Prolonged application may result in excessive lead storage in the body. This could affect your baby's brain, organs and bone marrow formation. Some experts think that lead poisoning can also result in anaemia, low IQ and convulsions. 
Also, the cornea or the central, black part of the eye, is very sensitive to dirt and irritation. Dirty fingers, sharp and uneven fingernails can hurt a baby’s eyes. Prolonged or repeated exposure to lead may cause pain and discomfort, and in severe cases, can also affect your baby's vision
Applying kajal to a newborn's eyes is an age old tradition practised in many parts of the country. Well-meaning relatives and friends may advise you to apply surma or kajal to your newborn's eyes to ward off the evil eye or buri nazar. According to an old wives' tale, applying kajal or surma will help your baby's eyes become bright, large and attractive. But there is no evidence to suggest this is true. If you wish to apply kajal or surma on your baby, why don't you try applying it somewhere other than the eye? Some mums put a small tika on the sole of the foot, behind one of the ears or at the hairline on the forehead. These are safer options.

The traditional home recipe for kajal is discussed below...

How to Make Kajal at Home?

The easiest way of preparing home-made kajal is as follows:

  • Take a clean, white, thin muslin cloth of 4x4 size and soak it in sandalwood paste and dry it in shade; this sip-and-dry process must be done throughout the daytime.
  • In the evening, roll the cloth into a thin wick and lit a mud lamp with this filled with castor oil.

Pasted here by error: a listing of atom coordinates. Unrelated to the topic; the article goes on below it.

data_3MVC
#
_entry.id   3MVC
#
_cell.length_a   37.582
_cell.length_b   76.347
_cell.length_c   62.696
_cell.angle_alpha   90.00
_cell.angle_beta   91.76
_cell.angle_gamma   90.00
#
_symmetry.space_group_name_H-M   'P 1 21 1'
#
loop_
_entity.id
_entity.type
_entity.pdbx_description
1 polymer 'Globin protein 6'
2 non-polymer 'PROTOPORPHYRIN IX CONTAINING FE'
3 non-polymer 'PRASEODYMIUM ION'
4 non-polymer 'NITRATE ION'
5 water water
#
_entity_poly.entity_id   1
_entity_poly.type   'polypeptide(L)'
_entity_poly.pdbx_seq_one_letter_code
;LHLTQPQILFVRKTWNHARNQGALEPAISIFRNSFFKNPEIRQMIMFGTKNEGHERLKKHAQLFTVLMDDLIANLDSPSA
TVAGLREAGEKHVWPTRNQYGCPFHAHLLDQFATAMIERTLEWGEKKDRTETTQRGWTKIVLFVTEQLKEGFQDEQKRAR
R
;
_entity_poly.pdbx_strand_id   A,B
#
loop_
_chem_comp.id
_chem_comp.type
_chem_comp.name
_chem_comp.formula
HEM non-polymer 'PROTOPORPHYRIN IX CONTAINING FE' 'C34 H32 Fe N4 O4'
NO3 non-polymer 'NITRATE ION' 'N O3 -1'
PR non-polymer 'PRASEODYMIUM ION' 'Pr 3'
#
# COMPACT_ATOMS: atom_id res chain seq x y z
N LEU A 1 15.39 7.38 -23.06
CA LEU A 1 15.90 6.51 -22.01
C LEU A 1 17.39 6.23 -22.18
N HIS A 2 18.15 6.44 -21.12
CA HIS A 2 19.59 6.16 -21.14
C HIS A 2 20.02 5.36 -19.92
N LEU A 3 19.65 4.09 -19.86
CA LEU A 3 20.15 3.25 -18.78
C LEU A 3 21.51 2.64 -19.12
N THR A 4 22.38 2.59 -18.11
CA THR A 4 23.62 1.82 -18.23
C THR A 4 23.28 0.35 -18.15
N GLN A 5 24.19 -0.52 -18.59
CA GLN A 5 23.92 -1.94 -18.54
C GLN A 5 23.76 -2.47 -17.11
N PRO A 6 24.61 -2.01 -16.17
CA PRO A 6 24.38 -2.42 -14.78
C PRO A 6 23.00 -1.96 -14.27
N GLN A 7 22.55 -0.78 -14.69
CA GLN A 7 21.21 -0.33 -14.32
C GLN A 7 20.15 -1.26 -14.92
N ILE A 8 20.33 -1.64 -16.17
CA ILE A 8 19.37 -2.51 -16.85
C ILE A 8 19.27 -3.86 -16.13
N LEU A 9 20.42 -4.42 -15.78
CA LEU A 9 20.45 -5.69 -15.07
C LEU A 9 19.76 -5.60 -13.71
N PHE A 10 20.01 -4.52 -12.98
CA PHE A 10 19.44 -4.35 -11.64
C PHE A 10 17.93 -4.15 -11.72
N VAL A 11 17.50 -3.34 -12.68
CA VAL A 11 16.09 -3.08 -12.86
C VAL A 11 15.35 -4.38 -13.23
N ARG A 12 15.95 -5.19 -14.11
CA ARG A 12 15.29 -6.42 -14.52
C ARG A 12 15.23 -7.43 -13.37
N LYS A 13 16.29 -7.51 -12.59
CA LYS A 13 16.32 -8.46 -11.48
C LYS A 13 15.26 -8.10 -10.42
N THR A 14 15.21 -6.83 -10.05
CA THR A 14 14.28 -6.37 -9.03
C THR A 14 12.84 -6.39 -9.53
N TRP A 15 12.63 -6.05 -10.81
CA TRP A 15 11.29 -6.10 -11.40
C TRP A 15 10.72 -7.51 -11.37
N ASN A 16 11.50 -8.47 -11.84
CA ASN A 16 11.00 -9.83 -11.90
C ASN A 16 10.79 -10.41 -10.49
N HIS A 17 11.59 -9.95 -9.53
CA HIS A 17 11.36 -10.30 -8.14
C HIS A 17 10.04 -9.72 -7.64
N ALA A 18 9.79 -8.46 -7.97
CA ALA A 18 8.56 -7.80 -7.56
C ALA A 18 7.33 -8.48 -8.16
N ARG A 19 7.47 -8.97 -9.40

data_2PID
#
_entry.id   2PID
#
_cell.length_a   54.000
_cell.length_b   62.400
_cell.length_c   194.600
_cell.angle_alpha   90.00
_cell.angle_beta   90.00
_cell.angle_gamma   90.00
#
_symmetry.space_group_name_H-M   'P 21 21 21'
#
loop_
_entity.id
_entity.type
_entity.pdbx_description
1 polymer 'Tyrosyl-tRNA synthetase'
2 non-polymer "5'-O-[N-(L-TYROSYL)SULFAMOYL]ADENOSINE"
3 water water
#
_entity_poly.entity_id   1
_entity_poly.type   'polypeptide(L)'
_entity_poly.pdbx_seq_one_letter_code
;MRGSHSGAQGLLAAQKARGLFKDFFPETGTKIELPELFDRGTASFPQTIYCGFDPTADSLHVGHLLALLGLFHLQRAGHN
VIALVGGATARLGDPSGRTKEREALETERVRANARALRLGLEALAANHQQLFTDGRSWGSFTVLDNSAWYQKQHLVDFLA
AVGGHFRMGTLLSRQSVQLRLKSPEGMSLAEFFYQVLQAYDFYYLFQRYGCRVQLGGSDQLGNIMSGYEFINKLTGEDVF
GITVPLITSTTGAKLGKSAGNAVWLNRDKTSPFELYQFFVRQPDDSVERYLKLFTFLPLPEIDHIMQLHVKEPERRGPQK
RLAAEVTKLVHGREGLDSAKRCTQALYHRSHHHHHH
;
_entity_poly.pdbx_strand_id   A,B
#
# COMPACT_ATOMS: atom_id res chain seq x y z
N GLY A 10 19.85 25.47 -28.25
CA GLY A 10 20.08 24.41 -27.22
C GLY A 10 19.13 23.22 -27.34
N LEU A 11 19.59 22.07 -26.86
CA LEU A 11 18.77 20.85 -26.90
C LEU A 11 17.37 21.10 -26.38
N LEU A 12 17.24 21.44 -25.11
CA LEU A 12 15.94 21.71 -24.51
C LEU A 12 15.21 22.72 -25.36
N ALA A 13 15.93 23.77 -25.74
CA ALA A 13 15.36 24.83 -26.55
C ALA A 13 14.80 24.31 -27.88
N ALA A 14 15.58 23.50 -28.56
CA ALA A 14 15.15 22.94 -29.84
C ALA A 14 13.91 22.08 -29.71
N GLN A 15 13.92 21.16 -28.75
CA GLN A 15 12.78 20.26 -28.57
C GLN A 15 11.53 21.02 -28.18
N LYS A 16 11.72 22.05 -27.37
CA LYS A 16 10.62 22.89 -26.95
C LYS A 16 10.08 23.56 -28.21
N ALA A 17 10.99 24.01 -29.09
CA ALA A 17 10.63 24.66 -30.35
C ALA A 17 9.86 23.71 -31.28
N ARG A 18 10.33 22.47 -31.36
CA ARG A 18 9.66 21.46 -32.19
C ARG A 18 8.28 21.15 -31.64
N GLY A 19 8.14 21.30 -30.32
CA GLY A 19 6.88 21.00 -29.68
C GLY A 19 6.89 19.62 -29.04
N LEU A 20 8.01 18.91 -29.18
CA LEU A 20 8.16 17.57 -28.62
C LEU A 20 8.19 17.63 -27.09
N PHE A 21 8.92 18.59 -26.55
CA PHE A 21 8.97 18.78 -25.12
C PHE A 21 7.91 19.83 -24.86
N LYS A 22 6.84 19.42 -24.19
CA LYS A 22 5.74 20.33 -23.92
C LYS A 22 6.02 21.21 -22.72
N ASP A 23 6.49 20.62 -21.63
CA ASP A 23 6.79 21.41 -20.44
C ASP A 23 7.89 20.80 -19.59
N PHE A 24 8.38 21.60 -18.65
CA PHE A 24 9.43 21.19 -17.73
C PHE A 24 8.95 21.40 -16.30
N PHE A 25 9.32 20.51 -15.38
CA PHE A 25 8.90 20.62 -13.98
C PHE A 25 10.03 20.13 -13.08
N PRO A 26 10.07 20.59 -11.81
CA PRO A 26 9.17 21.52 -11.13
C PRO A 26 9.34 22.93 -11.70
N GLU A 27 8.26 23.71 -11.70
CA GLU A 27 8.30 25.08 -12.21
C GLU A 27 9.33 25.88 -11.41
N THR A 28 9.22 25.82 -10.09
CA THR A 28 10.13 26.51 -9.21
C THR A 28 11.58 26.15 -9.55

• Keep a brass plate smeared with garlic juice over the lamp leaving a little gap enough for the oxygen to aid the burning of the lamp overnight.
  • Next morning, scrape off the carbon powder that is deposited on the brass plate into a clean dry box and mix it with few drops of pure ghee or castor oil and store it.
This can be used on daily basis as the ingredients you use for this preparation have medicinal values. You can even enjoy keeping the old beliefs intact using this home-made kajal cutting out the risks of the harmful effects of kajal for eyes. Though home-med Kajal is deemed to be safe, it is not good to play with your baby’s eyes. It is advisable to keep your baby’s eyes free from kajal or any other substance which can prove harmful for baby’s eyes.

There are some studies that suggest that most problems suggested due to kajal are theoretical in nature, rather than seen in practice, however the general consensus is to avoid putting ANYTHING in the sensitive eyes of a baby.
Read more here

Saturday, December 06, 2014

Now Spain ends Ebola Transmission

World Heatlh Organization: Media Centre: December 2, 2014
Today the World Health Organization (WHO) officially declares the Ebola outbreak in Spain over and commends the country on its diligence to end transmission of the virus.
On 6 October 2014, the Spanish National Reference Laboratory confirmed the first human-to-human transmission of Ebola virus disease outside Africa in a healthcare worker. The healthcare worker had been part of a team at La Paz-Carlos III Hospital providing medical care for a person with Ebola virus disease repatriated from Sierra Leone on 22 September.
On 21 October the healthcare worker tested negative for the second time and was consequently considered free of Ebola infection. Today, 2 December 2014, marks 42 days since the healthcare worker tested negative. There have been no further cases since the healthcare worker was confirmed to be negative for Ebola virus, so today the outbreak is over in Spain.
Spanish authorities identified and monitored 87 people who had been in contact with the healthcare worker. All were actively monitored and 15 high-risk contacts were put under quarantine at La Paz-Carlos III Hospital. All finished the 21-day follow-up period by 31 October 2014.